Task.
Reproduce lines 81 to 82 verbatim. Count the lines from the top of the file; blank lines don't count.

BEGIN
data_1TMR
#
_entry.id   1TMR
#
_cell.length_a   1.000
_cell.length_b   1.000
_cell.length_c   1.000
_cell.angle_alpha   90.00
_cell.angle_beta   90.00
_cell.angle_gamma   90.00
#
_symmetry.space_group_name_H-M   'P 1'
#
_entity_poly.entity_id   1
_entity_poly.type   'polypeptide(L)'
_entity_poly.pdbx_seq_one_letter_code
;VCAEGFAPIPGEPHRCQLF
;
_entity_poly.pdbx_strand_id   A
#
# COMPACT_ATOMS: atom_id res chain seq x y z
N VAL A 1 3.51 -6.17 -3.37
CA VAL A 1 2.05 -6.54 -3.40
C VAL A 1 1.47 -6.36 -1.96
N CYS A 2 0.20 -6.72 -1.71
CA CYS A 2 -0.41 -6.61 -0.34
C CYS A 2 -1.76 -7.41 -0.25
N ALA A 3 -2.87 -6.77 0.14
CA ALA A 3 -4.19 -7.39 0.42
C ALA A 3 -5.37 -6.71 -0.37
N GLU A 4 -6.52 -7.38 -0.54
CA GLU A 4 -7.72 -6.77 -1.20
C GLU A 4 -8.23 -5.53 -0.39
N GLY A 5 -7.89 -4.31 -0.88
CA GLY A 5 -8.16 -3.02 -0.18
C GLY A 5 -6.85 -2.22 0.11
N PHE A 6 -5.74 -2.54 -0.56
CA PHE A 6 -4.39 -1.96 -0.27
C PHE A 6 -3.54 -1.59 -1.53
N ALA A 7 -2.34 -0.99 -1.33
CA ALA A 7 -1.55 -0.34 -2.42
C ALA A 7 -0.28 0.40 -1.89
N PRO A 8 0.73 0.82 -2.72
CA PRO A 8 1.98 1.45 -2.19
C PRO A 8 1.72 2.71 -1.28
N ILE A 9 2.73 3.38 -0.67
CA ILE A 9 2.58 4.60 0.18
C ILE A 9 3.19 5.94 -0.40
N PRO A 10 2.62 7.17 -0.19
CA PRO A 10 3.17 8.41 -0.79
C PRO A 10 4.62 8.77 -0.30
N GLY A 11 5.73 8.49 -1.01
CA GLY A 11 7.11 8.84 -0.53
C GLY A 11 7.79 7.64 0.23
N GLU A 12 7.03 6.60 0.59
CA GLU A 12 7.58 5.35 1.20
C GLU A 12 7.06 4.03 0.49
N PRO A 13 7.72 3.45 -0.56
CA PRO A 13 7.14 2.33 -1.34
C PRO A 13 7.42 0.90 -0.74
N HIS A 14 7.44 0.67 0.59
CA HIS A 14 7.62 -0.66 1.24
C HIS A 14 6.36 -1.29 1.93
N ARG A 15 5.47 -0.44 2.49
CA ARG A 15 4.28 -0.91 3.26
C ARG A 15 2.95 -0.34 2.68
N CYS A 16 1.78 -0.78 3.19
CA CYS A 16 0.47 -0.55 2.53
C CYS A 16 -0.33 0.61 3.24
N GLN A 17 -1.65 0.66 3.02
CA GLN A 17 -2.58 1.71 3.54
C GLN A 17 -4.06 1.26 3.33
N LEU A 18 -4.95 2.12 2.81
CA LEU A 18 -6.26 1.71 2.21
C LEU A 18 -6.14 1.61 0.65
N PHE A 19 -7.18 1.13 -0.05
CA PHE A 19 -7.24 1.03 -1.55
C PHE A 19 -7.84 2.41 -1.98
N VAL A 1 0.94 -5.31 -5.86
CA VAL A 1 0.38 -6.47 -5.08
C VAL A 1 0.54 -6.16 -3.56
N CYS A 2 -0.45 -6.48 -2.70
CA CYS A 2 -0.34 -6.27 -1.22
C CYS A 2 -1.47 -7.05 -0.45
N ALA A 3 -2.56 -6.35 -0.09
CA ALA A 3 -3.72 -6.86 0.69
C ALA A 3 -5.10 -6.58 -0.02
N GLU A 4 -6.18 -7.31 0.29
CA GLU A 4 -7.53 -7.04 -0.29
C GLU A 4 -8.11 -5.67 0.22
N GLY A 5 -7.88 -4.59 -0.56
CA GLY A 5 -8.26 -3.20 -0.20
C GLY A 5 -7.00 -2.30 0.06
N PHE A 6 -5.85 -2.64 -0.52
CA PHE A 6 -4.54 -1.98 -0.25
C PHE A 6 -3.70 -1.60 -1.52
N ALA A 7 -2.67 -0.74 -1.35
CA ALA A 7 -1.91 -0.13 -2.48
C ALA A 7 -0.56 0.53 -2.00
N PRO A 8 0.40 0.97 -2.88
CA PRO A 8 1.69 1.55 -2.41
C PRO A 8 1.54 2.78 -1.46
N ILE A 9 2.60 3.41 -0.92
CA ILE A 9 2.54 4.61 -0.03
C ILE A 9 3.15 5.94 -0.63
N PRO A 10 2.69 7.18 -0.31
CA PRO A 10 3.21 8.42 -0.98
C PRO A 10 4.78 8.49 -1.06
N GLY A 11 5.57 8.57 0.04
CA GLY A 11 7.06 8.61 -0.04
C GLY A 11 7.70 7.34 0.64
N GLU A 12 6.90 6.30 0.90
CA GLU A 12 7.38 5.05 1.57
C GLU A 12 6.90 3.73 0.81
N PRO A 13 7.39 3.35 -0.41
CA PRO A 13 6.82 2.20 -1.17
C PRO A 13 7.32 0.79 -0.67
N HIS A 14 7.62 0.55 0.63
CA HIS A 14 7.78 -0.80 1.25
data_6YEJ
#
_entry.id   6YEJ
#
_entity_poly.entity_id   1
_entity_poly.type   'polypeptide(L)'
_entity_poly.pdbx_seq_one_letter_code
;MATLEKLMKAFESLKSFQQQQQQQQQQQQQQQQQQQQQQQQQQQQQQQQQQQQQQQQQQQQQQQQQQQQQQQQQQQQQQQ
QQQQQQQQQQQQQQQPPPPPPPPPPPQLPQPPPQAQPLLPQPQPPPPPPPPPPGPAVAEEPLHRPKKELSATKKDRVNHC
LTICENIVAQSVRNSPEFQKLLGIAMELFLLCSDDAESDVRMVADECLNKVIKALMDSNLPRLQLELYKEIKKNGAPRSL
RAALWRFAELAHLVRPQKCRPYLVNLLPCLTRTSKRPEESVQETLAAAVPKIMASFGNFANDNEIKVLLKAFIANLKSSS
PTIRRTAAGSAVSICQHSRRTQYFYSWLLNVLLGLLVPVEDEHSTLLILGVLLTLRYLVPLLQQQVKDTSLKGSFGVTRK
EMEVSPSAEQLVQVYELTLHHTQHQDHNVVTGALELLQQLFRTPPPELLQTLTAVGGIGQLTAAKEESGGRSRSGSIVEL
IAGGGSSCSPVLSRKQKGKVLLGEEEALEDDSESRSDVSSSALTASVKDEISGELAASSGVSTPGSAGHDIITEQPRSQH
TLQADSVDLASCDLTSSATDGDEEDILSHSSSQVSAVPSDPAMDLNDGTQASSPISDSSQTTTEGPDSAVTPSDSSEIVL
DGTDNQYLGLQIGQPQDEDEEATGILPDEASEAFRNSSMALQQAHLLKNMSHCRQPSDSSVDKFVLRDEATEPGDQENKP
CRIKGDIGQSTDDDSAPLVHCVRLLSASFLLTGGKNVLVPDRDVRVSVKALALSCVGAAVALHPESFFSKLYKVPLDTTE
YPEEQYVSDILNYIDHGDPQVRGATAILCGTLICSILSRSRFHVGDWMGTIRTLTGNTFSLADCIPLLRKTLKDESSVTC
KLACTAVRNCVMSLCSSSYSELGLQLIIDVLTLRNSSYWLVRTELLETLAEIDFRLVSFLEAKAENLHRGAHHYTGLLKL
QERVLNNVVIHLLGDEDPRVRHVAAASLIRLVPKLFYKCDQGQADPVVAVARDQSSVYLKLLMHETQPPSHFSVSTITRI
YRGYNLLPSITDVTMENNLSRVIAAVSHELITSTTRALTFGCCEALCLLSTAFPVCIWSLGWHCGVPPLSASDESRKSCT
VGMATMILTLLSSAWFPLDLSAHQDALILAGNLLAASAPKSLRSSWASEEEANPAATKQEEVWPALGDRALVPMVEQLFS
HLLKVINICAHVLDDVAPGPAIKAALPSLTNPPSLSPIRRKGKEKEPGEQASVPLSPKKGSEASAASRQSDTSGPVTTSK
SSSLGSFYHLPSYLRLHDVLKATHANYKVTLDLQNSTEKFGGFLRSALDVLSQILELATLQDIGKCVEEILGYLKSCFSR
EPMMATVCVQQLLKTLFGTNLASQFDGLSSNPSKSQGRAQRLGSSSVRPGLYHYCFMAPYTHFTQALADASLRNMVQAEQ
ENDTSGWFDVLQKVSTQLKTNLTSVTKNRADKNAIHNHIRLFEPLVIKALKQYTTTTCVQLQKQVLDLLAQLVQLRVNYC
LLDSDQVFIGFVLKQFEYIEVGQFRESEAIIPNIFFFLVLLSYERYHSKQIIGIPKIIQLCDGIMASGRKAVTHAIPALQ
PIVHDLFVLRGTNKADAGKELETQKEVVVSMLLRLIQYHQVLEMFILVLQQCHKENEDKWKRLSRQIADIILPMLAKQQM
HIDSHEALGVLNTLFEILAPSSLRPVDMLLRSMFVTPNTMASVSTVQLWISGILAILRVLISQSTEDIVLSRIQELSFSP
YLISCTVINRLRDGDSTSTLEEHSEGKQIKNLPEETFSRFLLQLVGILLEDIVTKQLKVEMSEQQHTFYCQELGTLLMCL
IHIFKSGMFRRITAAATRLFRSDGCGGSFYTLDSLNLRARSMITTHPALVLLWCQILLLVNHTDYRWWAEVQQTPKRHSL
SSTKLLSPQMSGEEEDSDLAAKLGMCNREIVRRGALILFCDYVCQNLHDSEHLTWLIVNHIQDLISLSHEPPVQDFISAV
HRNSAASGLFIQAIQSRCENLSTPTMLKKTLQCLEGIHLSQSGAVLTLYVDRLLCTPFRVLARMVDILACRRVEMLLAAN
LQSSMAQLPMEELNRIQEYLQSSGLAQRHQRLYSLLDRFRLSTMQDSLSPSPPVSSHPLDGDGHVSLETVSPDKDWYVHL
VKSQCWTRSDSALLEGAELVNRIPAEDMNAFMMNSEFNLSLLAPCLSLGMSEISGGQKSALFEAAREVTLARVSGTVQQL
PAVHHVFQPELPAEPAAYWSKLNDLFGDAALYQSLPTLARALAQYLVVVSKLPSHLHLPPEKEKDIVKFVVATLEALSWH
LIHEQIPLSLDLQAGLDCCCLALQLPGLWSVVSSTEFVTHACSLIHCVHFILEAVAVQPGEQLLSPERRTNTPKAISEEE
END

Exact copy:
C VAL A 1 0.54 -6.16 -3.56
N CYS A 2 -0.45 -6.48 -2.70